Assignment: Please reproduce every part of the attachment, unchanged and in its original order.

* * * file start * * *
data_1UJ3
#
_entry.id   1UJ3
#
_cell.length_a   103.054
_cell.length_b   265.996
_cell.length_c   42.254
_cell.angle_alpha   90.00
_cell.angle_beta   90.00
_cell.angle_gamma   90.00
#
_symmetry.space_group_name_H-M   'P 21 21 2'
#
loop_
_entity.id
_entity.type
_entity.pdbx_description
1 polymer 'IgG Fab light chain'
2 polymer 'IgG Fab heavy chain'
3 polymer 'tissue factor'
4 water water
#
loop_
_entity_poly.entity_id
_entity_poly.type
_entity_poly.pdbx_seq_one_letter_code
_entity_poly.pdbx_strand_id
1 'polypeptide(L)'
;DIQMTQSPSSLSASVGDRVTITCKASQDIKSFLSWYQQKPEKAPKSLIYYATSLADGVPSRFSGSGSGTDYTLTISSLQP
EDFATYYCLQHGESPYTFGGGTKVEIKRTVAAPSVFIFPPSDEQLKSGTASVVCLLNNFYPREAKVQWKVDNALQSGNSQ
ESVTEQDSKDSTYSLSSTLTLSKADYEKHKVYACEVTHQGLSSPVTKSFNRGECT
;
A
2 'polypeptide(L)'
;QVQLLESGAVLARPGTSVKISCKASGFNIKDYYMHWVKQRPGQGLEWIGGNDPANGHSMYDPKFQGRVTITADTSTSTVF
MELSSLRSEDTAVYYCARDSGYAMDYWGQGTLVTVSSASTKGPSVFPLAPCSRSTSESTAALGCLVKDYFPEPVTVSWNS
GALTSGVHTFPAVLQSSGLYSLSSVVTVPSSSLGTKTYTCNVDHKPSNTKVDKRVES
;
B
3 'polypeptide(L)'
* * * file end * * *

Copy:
data_1UJ3
#
_entry.id   1UJ3
#
_cell.length_a   103.054
_cell.length_b   265.996
_cell.length_c   42.254
_cell.angle_alpha   90.00
_cell.angle_beta   90.00
_cell.angle_gamma   90.00
#
_symmetry.space_group_name_H-M   'P 21 21 2'
#
loop_
_entity.id
_entity.type
_entity.pdbx_description
1 polymer 'IgG Fab light chain'
2 polymer 'IgG Fab heavy chain'
3 polymer 'tissue factor'
4 water water
#
loop_
_entity_poly.entity_id
_entity_poly.type
_entity_poly.pdbx_seq_one_letter_code
_entity_poly.pdbx_strand_id
1 'polypeptide(L)'
;DIQMTQSPSSLSASVGDRVTITCKASQDIKSFLSWYQQKPEKAPKSLIYYATSLADGVPSRFSGSGSGTDYTLTISSLQP
EDFATYYCLQHGESPYTFGGGTKVEIKRTVAAPSVFIFPPSDEQLKSGTASVVCLLNNFYPREAKVQWKVDNALQSGNSQ
ESVTEQDSKDSTYSLSSTLTLSKADYEKHKVYACEVTHQGLSSPVTKSFNRGECT
;
A
2 'polypeptide(L)'
;QVQLLESGAVLARPGTSVKISCKASGFNIKDYYMHWVKQRPGQGLEWIGGNDPANGHSMYDPKFQGRVTITADTSTSTVF
MELSSLRSEDTAVYYCARDSGYAMDYWGQGTLVTVSSASTKGPSVFPLAPCSRSTSESTAALGCLVKDYFPEPVTVSWNS
GALTSGVHTFPAVLQSSGLYSLSSVVTVPSSSLGTKTYTCNVDHKPSNTKVDKRVES
;
B
3 'polypeptide(L)'